Does Gum Grafting Help Receding Gums?
Gum grafting is a receding gums treatment that helps restore missing gum tissue, covering exposed tooth roots. The procedure is very straightforward and involves taking a small piece of tissue from nearby healthy gums or the roof of your mouth. The tissue is then attached or grafted onto the receding gum. Once healed, the new gum tissue will protect and preserve your teeth. The result is gums that look healthier, restoring the protective seal around your teeth, and gums also look more aesthetically pleasing.
Who Can Help with Treatment?
Initially, we can definitely help with problems affecting your gum health. Our dentist can examine your gums, determine the degree of gum recession and talk to you about your treatment options. We might recommend seeing a periodontist, meaning it is preferable to see a specialist with advanced knowledge and experience in gum grafting techniques. A periodontist is a dental specialist with years of additional training in treating problems affecting the gums and other structures surrounding your teeth.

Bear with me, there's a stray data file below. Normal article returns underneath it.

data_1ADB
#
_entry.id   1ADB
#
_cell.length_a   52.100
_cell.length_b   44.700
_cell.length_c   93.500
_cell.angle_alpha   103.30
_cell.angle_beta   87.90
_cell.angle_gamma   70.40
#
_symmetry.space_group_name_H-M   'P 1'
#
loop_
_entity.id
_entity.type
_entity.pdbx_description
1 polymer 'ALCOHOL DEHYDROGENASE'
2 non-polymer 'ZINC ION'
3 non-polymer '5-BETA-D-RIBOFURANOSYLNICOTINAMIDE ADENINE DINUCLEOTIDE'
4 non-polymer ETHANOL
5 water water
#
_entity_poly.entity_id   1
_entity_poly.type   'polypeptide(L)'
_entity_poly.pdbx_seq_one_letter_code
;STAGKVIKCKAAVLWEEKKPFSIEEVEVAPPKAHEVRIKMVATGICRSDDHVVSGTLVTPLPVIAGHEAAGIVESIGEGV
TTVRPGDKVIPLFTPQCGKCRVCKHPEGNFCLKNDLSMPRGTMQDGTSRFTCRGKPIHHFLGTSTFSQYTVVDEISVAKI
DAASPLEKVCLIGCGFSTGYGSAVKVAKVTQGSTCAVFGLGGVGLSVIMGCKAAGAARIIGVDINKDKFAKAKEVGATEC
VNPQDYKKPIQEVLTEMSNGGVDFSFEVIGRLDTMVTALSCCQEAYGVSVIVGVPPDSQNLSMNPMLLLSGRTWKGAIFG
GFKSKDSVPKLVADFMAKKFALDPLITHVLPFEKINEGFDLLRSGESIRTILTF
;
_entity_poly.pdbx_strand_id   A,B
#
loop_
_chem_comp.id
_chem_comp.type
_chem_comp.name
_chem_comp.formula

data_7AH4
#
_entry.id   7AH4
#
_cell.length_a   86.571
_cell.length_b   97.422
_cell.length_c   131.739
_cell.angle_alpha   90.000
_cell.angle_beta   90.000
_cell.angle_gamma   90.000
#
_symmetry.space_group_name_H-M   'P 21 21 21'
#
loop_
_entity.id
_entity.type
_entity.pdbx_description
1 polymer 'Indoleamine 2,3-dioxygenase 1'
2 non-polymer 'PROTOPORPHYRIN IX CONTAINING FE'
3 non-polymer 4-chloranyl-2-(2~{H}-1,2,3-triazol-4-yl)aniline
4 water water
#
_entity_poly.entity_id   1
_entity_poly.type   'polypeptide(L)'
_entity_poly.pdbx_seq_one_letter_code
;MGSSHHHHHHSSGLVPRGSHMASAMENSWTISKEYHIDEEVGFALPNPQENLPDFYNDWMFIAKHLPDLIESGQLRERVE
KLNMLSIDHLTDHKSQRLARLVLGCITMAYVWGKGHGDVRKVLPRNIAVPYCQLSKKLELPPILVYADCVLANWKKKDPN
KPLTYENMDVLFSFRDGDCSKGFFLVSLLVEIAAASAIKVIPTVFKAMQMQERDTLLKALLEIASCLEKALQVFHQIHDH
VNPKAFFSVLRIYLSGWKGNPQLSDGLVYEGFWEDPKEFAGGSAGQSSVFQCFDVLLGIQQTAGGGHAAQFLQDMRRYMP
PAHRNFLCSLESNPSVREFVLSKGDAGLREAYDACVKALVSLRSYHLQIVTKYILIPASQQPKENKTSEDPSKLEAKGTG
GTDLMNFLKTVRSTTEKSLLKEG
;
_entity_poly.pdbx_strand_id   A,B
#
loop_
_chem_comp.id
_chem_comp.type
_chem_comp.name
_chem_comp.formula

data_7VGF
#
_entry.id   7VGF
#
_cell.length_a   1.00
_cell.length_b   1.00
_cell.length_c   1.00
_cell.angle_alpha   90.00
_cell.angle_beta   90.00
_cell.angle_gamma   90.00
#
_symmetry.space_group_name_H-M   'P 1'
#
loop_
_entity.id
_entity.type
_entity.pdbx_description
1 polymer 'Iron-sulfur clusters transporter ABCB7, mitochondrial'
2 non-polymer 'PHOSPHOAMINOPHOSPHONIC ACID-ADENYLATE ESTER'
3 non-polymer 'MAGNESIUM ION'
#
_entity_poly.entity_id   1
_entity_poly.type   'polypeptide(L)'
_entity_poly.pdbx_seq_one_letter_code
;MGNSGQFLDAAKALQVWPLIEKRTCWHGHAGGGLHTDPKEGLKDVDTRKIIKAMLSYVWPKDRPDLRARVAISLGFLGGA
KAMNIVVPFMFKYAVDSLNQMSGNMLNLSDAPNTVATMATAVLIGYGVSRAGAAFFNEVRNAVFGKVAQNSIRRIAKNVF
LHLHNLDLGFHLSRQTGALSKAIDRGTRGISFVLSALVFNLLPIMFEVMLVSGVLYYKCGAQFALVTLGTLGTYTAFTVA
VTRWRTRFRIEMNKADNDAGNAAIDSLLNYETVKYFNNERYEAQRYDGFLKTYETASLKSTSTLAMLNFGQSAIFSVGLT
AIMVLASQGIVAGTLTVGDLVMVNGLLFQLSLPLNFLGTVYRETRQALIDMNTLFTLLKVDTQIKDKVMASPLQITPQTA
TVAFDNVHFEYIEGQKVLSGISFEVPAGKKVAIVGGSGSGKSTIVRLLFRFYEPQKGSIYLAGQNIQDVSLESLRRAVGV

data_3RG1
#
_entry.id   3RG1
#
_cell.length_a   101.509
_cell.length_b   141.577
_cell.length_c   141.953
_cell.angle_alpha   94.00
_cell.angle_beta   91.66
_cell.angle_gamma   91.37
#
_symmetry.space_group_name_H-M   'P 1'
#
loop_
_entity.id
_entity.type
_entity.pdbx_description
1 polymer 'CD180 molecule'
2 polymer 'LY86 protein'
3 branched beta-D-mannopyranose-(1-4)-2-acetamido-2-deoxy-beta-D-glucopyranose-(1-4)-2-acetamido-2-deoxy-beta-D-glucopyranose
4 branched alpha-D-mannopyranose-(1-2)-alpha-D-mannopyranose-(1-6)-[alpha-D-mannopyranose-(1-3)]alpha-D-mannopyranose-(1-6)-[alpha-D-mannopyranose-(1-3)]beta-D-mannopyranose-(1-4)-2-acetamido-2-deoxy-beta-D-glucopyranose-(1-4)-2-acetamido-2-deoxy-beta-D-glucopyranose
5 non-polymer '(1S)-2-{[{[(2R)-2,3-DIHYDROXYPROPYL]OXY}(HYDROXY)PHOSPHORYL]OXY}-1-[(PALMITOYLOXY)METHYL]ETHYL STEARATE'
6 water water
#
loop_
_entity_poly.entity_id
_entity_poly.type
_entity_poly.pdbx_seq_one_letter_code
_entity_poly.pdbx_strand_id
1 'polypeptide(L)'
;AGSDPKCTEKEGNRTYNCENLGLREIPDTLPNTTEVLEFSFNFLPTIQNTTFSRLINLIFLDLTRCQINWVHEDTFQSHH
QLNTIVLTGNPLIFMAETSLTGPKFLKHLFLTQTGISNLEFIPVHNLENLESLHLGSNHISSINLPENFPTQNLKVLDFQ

What Are the Different Types of Gum Grafts?
There are three kinds of gum grafts available. These are free gingival grafts, connective tissue grafts, and pedicle grafts.
Free Gingival Graft
A free gingival graft involves removing a small piece of the top layer of tissue from the upper palate or roof of your mouth before stitching it onto the gum that requires a graft. It’s usually the treatment of choice for people who have naturally thinner gums and need more tissue for grafting.